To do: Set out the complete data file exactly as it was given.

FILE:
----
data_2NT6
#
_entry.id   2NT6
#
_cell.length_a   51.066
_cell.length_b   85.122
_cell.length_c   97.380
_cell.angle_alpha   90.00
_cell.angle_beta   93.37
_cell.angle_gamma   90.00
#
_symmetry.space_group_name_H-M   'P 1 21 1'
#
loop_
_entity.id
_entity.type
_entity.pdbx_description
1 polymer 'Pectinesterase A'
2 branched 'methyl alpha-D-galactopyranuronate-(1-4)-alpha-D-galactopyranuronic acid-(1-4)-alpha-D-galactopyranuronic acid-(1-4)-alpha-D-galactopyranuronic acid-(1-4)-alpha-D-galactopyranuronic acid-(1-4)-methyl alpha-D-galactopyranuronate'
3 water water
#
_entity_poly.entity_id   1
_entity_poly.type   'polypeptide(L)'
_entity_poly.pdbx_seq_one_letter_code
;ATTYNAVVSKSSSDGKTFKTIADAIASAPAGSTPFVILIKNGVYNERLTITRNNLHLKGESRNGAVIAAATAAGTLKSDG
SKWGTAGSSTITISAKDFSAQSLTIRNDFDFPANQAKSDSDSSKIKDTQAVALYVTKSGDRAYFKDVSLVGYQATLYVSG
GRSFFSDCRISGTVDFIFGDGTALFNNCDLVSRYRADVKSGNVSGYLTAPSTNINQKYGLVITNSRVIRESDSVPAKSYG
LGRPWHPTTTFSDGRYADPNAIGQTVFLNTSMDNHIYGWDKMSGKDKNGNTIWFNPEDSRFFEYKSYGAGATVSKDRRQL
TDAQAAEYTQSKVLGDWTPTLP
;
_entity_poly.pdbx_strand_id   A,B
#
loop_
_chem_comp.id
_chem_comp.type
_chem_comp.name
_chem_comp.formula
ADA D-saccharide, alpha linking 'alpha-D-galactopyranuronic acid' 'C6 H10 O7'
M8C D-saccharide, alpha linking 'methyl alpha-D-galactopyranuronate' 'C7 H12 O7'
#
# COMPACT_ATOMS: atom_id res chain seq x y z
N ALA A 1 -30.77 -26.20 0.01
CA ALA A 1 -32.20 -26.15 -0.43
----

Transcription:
data_2NT6
#
_entry.id   2NT6
#
_cell.length_a   51.066
_cell.length_b   85.122
_cell.length_c   97.380
_cell.angle_alpha   90.00
_cell.angle_beta   93.37
_cell.angle_gamma   90.00
#
_symmetry.space_group_name_H-M   'P 1 21 1'
#
loop_
_entity.id
_entity.type
_entity.pdbx_description
1 polymer 'Pectinesterase A'
2 branched 'methyl alpha-D-galactopyranuronate-(1-4)-alpha-D-galactopyranuronic acid-(1-4)-alpha-D-galactopyranuronic acid-(1-4)-alpha-D-galactopyranuronic acid-(1-4)-alpha-D-galactopyranuronic acid-(1-4)-methyl alpha-D-galactopyranuronate'
3 water water
#
_entity_poly.entity_id   1
_entity_poly.type   'polypeptide(L)'
_entity_poly.pdbx_seq_one_letter_code
;ATTYNAVVSKSSSDGKTFKTIADAIASAPAGSTPFVILIKNGVYNERLTITRNNLHLKGESRNGAVIAAATAAGTLKSDG
SKWGTAGSSTITISAKDFSAQSLTIRNDFDFPANQAKSDSDSSKIKDTQAVALYVTKSGDRAYFKDVSLVGYQATLYVSG
GRSFFSDCRISGTVDFIFGDGTALFNNCDLVSRYRADVKSGNVSGYLTAPSTNINQKYGLVITNSRVIRESDSVPAKSYG
LGRPWHPTTTFSDGRYADPNAIGQTVFLNTSMDNHIYGWDKMSGKDKNGNTIWFNPEDSRFFEYKSYGAGATVSKDRRQL
TDAQAAEYTQSKVLGDWTPTLP
;
_entity_poly.pdbx_strand_id   A,B
#
loop_
_chem_comp.id
_chem_comp.type
_chem_comp.name
_chem_comp.formula
ADA D-saccharide, alpha linking 'alpha-D-galactopyranuronic acid' 'C6 H10 O7'
M8C D-saccharide, alpha linking 'methyl alpha-D-galactopyranuronate' 'C7 H12 O7'
#
# COMPACT_ATOMS: atom_id res chain seq x y z
N ALA A 1 -30.77 -26.20 0.01
CA ALA A 1 -32.20 -26.15 -0.43